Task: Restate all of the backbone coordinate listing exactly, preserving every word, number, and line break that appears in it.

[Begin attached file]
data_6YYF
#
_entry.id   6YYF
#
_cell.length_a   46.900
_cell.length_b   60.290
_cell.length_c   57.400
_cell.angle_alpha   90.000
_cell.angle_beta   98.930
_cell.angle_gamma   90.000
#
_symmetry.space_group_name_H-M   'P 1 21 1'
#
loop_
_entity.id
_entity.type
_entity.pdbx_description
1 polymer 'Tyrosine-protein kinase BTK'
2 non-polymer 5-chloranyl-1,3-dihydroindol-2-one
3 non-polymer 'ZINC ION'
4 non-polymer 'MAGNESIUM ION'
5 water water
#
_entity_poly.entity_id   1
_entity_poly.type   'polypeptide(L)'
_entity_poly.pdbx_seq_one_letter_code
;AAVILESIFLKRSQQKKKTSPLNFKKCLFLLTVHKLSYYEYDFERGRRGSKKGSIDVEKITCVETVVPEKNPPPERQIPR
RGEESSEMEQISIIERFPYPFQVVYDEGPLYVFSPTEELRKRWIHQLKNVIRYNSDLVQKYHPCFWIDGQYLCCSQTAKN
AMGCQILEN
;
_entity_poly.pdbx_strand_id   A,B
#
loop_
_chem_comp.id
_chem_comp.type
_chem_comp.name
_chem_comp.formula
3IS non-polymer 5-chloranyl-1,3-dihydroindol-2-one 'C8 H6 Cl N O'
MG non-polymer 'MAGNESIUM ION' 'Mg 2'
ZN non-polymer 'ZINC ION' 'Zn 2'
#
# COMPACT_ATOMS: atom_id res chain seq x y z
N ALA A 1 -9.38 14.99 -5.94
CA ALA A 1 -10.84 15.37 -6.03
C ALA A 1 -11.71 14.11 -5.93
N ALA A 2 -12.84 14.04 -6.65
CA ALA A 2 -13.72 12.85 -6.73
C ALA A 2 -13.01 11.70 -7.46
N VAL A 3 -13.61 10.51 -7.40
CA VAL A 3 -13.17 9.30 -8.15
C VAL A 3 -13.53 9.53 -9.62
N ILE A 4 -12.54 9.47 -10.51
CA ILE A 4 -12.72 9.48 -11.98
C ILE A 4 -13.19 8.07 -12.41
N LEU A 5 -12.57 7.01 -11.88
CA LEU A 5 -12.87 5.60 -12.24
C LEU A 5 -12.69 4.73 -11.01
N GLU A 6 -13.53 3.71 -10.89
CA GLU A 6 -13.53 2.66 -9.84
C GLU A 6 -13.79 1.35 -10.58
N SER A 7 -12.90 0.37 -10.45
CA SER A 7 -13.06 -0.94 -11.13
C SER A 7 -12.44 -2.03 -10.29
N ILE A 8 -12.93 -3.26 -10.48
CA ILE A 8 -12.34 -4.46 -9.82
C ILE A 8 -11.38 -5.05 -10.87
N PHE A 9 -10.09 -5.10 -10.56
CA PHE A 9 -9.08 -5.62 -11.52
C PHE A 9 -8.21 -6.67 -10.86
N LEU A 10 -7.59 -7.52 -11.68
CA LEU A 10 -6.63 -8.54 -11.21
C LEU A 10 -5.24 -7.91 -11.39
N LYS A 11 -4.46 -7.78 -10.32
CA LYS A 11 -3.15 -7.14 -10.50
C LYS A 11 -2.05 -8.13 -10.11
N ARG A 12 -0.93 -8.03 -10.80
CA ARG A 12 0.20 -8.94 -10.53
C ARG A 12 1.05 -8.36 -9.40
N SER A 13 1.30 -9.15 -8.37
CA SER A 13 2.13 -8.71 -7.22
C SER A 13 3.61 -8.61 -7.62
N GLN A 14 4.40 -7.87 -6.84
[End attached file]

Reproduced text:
data_6YYF
#
_entry.id   6YYF
#
_cell.length_a   46.900
_cell.length_b   60.290
_cell.length_c   57.400
_cell.angle_alpha   90.000
_cell.angle_beta   98.930
_cell.angle_gamma   90.000
#
_symmetry.space_group_name_H-M   'P 1 21 1'
#
loop_
_entity.id
_entity.type
_entity.pdbx_description
1 polymer 'Tyrosine-protein kinase BTK'
2 non-polymer 5-chloranyl-1,3-dihydroindol-2-one
3 non-polymer 'ZINC ION'
4 non-polymer 'MAGNESIUM ION'
5 water water
#
_entity_poly.entity_id   1
_entity_poly.type   'polypeptide(L)'
_entity_poly.pdbx_seq_one_letter_code
;AAVILESIFLKRSQQKKKTSPLNFKKCLFLLTVHKLSYYEYDFERGRRGSKKGSIDVEKITCVETVVPEKNPPPERQIPR
RGEESSEMEQISIIERFPYPFQVVYDEGPLYVFSPTEELRKRWIHQLKNVIRYNSDLVQKYHPCFWIDGQYLCCSQTAKN
AMGCQILEN
;
_entity_poly.pdbx_strand_id   A,B
#
loop_
_chem_comp.id
_chem_comp.type
_chem_comp.name
_chem_comp.formula
3IS non-polymer 5-chloranyl-1,3-dihydroindol-2-one 'C8 H6 Cl N O'
MG non-polymer 'MAGNESIUM ION' 'Mg 2'
ZN non-polymer 'ZINC ION' 'Zn 2'
#
# COMPACT_ATOMS: atom_id res chain seq x y z
N ALA A 1 -9.38 14.99 -5.94
CA ALA A 1 -10.84 15.37 -6.03
C ALA A 1 -11.71 14.11 -5.93
N ALA A 2 -12.84 14.04 -6.65
CA ALA A 2 -13.72 12.85 -6.73
C ALA A 2 -13.01 11.70 -7.46
N VAL A 3 -13.61 10.51 -7.40
CA VAL A 3 -13.17 9.30 -8.15
C VAL A 3 -13.53 9.53 -9.62
N ILE A 4 -12.54 9.47 -10.51
CA ILE A 4 -12.72 9.48 -11.98
C ILE A 4 -13.19 8.07 -12.41
N LEU A 5 -12.57 7.01 -11.88
CA LEU A 5 -12.87 5.60 -12.24
C LEU A 5 -12.69 4.73 -11.01
N GLU A 6 -13.53 3.71 -10.89
CA GLU A 6 -13.53 2.66 -9.84
C GLU A 6 -13.79 1.35 -10.58
N SER A 7 -12.90 0.37 -10.45
CA SER A 7 -13.06 -0.94 -11.13
C SER A 7 -12.44 -2.03 -10.29
N ILE A 8 -12.93 -3.26 -10.48
CA ILE A 8 -12.34 -4.46 -9.82
C ILE A 8 -11.38 -5.05 -10.87
N PHE A 9 -10.09 -5.10 -10.56
CA PHE A 9 -9.08 -5.62 -11.52
C PHE A 9 -8.21 -6.67 -10.86
N LEU A 10 -7.59 -7.52 -11.68
CA LEU A 10 -6.63 -8.54 -11.21
C LEU A 10 -5.24 -7.91 -11.39
N LYS A 11 -4.46 -7.78 -10.32
CA LYS A 11 -3.15 -7.14 -10.50
C LYS A 11 -2.05 -8.13 -10.11
N ARG A 12 -0.93 -8.03 -10.80
CA ARG A 12 0.20 -8.94 -10.53
C ARG A 12 1.05 -8.36 -9.40
N SER A 13 1.30 -9.15 -8.37
CA SER A 13 2.13 -8.71 -7.22
C SER A 13 3.61 -8.61 -7.62
N GLN A 14 4.40 -7.87 -6.84